Perchta Mash Up Ancient Brooding Tyrolean Themes With a Heavy Rock Assault

Austrian band Perchta sound like no other group in the world, blending haunting, otherworldly, ancient Tyrolean folk themes into their heavy, mysterious assault, part art-rock, part black metal, part thrash. Their frontwoman takes her name, and the band’s, from a Juno-like pagan goddess revered in antiquity as a protector of the group’s home turf in the rugged, mountainous northern part of the country. Boomy standup drum, wood flute and a rippling zither-like instrument are just as likely to appear in their songs along with crushing, multitracked guitars and co-leader Fabio D’Amore’s growling bass. Their latest album Utang – streaming at Bandcamp – is available on both black and white vinyl.

The album’s instrumental intro sets the stage: spare, ominous bits of melody from the zither mingle within hovering, static-flicked electronic ambience. The first track, Erdn is a blast of thrash with icy, swirling dreampop-inflected guitar (uncredited at the Bandcamp page) and a trio of brief acoustic interludes over gritty, trebly bass.

The band’s frontwoman whispers in Tyrolean dialect over sparse, rainy-day zither in Långs, then the band work tensely pulsing chromatics in Åtem, which comes across as an amped-up take on a medieval peasant work song.

The band follow Summa, a brief, anguished zither-infused invocation with Gluat, juxtaposing a rainswept folk theme with pounding, atmospheric, menacing chromatic guitar crunch.

They revert to skeletal, ominous zither folk with Herest, a good launching pad for the album’s epic centerpiece, Wåssa. It’s the only track on the album where the intricately fingerpicked acoustic intro carries over into the raging electric rock that follows, in this case a slow, menacing, practically ten-minute anthem.

From there they segue into Winta, another invocation whose enveloping outro brings the album full circle. The bonus cd package includes acoustic versions of Gluat and Wåssa, neither of which came with the promo for the record. The world needs more disquietingly individualistic bands like this.

The New Women of Doom Compilation Salutes Females Playing Dark, Heavy Music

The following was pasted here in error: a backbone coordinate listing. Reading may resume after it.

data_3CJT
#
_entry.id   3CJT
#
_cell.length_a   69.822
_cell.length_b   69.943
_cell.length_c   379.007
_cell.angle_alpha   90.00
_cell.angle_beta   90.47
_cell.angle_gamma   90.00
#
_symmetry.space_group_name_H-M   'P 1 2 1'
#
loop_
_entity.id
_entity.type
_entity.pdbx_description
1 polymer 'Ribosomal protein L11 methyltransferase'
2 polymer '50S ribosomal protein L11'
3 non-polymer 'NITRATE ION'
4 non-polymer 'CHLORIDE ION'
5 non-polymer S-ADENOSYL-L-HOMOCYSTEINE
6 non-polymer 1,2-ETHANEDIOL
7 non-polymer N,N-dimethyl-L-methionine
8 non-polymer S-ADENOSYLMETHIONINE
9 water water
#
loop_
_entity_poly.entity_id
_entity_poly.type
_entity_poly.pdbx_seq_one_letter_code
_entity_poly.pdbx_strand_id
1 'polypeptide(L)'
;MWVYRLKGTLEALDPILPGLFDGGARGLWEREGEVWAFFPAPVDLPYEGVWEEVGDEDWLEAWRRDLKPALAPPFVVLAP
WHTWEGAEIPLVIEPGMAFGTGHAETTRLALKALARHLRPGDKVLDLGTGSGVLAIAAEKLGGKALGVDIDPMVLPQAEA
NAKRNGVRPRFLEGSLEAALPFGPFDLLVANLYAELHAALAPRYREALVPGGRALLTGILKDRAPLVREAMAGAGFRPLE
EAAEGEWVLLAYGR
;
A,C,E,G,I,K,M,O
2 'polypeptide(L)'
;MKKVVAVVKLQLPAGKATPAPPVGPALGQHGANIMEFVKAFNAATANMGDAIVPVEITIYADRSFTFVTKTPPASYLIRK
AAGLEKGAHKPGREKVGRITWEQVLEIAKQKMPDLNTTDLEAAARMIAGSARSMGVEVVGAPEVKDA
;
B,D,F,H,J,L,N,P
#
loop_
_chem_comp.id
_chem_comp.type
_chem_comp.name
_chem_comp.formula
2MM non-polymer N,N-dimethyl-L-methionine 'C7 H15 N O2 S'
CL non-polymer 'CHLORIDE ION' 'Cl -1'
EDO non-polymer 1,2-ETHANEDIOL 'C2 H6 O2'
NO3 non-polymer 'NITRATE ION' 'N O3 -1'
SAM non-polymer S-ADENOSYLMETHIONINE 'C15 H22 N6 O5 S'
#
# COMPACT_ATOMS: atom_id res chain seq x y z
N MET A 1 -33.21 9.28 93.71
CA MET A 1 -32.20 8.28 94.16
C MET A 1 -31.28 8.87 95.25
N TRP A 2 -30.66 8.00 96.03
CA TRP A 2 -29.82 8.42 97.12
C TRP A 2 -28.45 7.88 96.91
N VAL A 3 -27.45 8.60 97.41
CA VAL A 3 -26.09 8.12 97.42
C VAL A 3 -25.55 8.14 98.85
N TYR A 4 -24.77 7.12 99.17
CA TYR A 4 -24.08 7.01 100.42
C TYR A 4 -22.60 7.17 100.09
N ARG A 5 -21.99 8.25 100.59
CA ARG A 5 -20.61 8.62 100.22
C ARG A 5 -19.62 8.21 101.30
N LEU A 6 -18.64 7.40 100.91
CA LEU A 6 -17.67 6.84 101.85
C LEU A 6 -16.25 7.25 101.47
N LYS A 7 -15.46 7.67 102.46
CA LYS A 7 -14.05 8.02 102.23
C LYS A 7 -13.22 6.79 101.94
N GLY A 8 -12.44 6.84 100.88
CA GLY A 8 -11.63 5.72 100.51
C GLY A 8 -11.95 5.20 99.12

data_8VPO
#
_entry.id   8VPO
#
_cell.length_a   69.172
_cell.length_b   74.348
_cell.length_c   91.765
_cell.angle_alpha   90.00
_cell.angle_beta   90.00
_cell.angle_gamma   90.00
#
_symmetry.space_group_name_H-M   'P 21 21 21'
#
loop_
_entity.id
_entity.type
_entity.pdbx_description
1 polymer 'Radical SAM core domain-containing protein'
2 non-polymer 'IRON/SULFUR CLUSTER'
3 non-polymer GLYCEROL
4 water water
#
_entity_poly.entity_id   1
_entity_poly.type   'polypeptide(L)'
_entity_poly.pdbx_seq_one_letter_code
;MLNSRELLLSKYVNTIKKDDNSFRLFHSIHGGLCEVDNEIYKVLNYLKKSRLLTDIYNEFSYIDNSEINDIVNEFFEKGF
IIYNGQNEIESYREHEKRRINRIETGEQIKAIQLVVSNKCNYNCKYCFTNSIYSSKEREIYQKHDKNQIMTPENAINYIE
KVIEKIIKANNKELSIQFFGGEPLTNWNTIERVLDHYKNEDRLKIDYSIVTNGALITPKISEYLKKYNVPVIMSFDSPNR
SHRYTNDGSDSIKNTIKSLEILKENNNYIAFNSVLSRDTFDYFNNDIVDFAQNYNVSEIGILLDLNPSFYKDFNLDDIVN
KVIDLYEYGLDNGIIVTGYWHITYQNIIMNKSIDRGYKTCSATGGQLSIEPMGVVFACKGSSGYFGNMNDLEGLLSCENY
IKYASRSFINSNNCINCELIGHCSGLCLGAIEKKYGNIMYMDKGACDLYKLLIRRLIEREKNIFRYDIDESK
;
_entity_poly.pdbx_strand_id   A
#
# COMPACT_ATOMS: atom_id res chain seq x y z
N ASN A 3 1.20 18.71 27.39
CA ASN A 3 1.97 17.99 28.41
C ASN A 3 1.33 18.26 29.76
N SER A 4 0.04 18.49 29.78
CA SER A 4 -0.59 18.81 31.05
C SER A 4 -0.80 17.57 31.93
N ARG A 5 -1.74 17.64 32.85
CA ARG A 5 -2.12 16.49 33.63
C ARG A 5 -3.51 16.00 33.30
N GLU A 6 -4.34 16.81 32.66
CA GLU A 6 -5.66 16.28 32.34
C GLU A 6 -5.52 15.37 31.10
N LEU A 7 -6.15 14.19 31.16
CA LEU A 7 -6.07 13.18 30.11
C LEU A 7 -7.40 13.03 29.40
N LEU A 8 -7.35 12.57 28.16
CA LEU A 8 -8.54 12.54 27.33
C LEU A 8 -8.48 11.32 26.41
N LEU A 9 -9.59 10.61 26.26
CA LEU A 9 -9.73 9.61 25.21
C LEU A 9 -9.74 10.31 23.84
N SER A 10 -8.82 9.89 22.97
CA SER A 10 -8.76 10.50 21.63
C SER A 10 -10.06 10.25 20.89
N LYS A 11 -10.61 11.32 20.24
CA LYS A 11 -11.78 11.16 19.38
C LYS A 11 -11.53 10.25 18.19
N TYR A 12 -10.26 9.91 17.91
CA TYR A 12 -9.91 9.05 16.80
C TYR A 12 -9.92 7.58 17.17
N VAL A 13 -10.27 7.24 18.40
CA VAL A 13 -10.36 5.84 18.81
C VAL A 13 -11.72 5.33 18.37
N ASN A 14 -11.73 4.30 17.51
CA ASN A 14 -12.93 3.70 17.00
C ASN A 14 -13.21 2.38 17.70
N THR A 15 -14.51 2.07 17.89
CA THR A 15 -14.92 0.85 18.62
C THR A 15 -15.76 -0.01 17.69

One of the most promising developments in heavy music over the last few years is the increasing prominence of women, and not just as lead vocalists. The new compilation lp Women of Doom – streaming at Desert Records’ Bandcamp page – celebrates that diversity with a lineup that transcends any kind of typecasting. While there’s first-class doom metal here, there’s also art-rock, postrock and cinematic tableaux.

Bassist High Priestess Nighthawk and her band Heavy Temple open the record with Astral Hand, which ends with a melodic series of screams. Getting there is just as much creepy fun, through tricky tempo shifts, hypnotic downtuned lows, Maiden-ish twin guitar riffage and allusions to Middle Eastern modes.

Year of the Cobra bassist Amy Tung Barrysmith takes a turn on keyboards in Broken, a horror-film theme with words. Swedish band Besvarjelsen skulk and gallop slowly through the stormy minor key intensity of A Curse to be Broken, frontwoman Lea Amling Alazam’s vocals half-buried in the mix.

Royal Thunder bassist Mlny Parsonz lends her luridly soulful voice to two tracks here. A Skeleton Is Born is a surreal, psychedelic mashup of oldtimey steel guitar blues, drifting spacerock and stadium bombast. She cuts loose even more on the album’s closing, minimalistic piano ballad Broke an Arrow.

Gwyn Strang’s ethereal vocals contrast with Sean Bilovecky’s hypnotic crunch in Marrow, by her band Frayle. New SubRosa spinoff the Otolith contribute Bone Dust, a wash of ominous violin and guitars hovering above a swaying Frankenstein pulse. Another SubRosa alum, guitarist Rebecca Vernon takes a turn on piano for A Shadow Covers Your Face, a moody, circling solo instrumental from her new project, the Keening.

Doomstress‘ Alexis Hollada contributes Facade, a similarly minimalist number that doesn’t bear much resemblance to her regular band’s relentless, chromatic assault. And Irish vocal powerhouse Lauren Gaynor belts out over an ornate, classically-tinged firestorm in Deathbell‘s Coldclaw.

Randy Holden’s Rare 1970 Heavy Psychedelic Album Rescued From Obscurity

In 1970, fresh off about a year playing with proto-metallers Blue Cheer, guitarist Randy Holden rented a theatre, stood in front of a wall of Sunn amps and recorded an album, Population II, whose few remaining original copies command absurd prices on the collector market. It’s just Holden and Chris Lockheed, a dynamic psychedelic rock drummer who turned out to be the perfect choice for this duo project (hence the album name). Holden would overdub similarly purposeful, imaginative bass and guitar afterward.

It’s a characteristically individualistic moment in the history of stoner music: sometimes drugs inspire people to great heights, ha. For all his love of sheer volume, Holden is not a showoff: texture, tone and tunes are his thing. Some of this you could call minimalist Hendrix. There’s some proto-doom that raises the question of whether Black Sabbath’s debut album had hit the stores by the time Holden made this, or if he was simultaneously inventing the style. Whatever the case, Riding Easy Records has done us all a favor and reissued the record – on vinyl, of course, and streaming at their album site.

The opening track, simply titled Guitar Song, is what might have doomed it to obscurity: lyrics are not Holden’s thing, although his Hendrix-at-quarterspeed heavy blues style is inspired, in a WTF, acid-baked, how-did-this-riff-just-fall-into-my-hand kind of way. On one hand, the second track, Fruit Icebergs is total Sabbath – on the other, Holden’s fat, thick, yet spare bent-note chromatics are completely different from Tony Iommi’s blistering volleys of multitracks.